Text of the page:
Israel’s US ambassador worried about Iran, not F-35 sales

“What keeps me up at night is actually not the proposed F-35 sale to the Emirates,” said Dermer. “What keeps me up at night is the idea that somebody would return to the nuclear deal with Iran.”

By Lauren Marcus, World Israel News

Israel is more concerned with the threat of a nuclear Iran than F-365 fighter jet sales to the United Arab Emirates, said Israeli ambassador to the U.S. Ron Dermer on MSNBC’s “Morning Joe” news show Monday.

“We believe that the UAE is an ally in confronting Iran, and we do not believe that this arms package will violate the U.S. commitment to maintain Israel’s qualitative military edge,” said Dermer, adding that he was “very comfortable” with the UAE obtaining the jets.

In September, reports emerged that the UAE-Israel normalization deal included a clause which gave the U.S. permission to sell advanced F-35 fighter jets, apparently reducing the Jewish state’s qualitative military edge in the region.

Netanyahu previously called the reports “fake news.” Senior Emirati officials told Israel Hayom that Netanyahu gave explicit approval for the arrangement.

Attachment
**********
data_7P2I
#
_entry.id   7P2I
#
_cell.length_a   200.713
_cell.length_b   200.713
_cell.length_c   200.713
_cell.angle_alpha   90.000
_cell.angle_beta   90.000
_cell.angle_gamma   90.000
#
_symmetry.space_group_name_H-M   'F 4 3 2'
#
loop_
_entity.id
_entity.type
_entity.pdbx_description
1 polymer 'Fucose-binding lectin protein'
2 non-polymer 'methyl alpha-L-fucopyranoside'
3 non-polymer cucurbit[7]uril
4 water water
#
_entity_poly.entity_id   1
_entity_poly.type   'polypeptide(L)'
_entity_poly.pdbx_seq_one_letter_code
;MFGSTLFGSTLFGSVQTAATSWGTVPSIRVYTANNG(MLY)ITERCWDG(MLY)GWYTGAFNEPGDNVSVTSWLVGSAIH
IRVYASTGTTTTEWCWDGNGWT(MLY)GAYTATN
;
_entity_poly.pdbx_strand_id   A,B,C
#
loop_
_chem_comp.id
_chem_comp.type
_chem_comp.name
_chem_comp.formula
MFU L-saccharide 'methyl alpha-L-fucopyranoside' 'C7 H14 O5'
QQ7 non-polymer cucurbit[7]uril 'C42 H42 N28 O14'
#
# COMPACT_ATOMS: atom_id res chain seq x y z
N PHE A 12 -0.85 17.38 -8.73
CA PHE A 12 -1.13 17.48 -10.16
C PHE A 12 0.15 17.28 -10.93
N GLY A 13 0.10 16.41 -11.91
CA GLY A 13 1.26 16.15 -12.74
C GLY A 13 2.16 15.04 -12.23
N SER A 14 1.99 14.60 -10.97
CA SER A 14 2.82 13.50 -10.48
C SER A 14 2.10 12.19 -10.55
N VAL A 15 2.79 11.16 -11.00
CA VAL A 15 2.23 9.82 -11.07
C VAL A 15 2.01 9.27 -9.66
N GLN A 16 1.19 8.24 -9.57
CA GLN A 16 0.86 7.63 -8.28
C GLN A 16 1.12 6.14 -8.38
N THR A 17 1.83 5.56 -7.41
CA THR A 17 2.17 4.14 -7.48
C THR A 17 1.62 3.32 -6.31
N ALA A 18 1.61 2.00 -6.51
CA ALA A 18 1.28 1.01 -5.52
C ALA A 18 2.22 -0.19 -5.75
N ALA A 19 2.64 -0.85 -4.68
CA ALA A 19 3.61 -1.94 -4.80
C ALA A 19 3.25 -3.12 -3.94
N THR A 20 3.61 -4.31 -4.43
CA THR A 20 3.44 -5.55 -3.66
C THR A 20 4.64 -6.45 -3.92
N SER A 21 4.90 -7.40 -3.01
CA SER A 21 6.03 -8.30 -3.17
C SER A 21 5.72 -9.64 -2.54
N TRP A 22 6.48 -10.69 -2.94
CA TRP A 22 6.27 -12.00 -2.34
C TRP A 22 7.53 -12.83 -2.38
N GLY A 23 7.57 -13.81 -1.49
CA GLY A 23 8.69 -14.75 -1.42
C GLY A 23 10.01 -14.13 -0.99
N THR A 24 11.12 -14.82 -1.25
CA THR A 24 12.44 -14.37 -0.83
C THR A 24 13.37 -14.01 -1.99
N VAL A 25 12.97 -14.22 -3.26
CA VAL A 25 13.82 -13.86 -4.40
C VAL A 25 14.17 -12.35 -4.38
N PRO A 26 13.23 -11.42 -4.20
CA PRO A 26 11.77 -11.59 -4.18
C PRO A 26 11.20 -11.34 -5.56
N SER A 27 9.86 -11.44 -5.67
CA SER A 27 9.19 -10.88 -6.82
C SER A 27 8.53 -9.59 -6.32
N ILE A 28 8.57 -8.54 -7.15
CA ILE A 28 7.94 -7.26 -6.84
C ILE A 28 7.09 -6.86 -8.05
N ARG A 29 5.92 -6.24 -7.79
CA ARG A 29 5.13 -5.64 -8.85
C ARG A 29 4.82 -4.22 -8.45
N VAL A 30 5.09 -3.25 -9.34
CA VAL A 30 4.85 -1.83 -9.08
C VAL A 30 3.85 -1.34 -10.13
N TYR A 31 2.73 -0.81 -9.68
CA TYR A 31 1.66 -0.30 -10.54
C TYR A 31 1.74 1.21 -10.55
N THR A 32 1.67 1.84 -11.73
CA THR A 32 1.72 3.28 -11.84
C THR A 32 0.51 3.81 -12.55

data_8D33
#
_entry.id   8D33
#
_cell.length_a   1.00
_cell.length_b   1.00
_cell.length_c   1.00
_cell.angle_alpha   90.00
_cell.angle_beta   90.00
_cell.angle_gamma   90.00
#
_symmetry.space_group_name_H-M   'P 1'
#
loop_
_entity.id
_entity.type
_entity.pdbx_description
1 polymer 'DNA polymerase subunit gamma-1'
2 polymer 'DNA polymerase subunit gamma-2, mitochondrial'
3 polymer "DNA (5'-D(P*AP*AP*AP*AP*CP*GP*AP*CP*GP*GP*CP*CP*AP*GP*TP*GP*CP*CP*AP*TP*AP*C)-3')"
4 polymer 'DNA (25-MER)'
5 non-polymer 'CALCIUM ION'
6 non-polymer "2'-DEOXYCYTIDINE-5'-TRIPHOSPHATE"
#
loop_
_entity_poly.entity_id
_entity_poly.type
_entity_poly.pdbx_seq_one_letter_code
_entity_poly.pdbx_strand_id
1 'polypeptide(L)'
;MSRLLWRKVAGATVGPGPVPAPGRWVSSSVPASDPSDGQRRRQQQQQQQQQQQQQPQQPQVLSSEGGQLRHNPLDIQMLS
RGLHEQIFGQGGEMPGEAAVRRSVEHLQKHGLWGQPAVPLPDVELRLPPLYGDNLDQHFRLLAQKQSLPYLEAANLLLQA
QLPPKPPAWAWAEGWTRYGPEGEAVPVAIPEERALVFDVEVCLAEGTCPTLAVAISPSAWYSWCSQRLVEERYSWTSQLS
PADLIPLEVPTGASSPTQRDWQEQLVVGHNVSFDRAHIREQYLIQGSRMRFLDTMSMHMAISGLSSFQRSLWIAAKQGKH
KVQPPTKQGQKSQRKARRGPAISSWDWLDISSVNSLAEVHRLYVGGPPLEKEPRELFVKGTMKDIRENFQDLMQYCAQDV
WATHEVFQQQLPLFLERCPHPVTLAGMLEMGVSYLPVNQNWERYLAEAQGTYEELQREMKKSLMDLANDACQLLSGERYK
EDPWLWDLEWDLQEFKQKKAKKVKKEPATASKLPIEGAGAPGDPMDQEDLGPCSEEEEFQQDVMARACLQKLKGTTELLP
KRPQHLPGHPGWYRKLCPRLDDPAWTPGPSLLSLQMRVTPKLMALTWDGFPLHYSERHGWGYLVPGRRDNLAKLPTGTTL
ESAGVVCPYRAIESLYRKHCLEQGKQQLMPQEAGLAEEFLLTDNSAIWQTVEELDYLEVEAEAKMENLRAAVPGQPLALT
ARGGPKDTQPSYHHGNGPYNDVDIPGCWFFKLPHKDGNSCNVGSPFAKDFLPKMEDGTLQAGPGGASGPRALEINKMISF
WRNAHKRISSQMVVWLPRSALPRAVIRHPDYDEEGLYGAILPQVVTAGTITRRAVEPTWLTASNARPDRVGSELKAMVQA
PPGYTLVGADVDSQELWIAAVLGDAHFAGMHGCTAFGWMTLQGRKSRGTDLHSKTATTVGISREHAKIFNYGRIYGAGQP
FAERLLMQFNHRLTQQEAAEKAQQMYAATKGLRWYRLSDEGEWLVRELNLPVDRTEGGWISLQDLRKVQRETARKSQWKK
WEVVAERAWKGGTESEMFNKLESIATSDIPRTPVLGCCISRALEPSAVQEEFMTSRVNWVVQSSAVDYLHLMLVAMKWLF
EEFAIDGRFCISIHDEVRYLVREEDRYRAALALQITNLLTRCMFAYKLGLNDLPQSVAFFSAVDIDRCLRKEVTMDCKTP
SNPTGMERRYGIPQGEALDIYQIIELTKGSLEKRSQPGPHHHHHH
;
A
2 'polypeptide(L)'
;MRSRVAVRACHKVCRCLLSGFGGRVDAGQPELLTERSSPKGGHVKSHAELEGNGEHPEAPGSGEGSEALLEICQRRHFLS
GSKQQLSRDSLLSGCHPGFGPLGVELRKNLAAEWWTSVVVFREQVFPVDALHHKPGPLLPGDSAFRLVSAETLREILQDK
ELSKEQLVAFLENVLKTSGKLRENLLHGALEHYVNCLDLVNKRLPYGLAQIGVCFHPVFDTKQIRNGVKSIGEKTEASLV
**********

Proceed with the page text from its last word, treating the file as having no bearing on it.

“What keeps me up at night is actually not the proposed F-35 sale to the Emirates,” said Dermer. “What keeps me up at night is the idea that somebody would return to the nuclear deal with Iran.”

“I would hope that the incoming administration would understand that 2020 is not 2015.”

President-elect Joe Biden has expressed interest in re-entering the 2015 nuclear deal, which President Trump unilaterally withdrew from in 2018.

Dermer explained that he believed all countries in the region should be consulted before any potential return to the nuclear deal.

“When you’re preparing to do something with North Korea, you know what? You speak to Japan and you speak to South Korea — your allies in that region,” he said.

“[We] hope what the new administration would do is to speak to your allies in the region, speak to Israel, speak to the Arab states. Try to forge a common policy with us because we are on the front lines, and we are in danger from an aggressive Iran.”

Dermer’s remarks come on the heels of a recent statement by Saudi Foreign Minister Prince Faisal bin Farhan, calling for the U.S. to consult with Gulf nations before re-entering the deal.

At a security conference on Saturday in Manama, Bahrain, Prince Faisal said, “Primarily what we expect is that we are fully consulted, that we and our other regional friends are fully consulted in what goes on vis-a-vis the negotiations with Iran.”

“I think we’ve seen as a result of the after-effects of the JCPOA that not involving the regional countries results in a build up of mistrust and neglect of the issues of real concern and of real effect on regional security,” he added.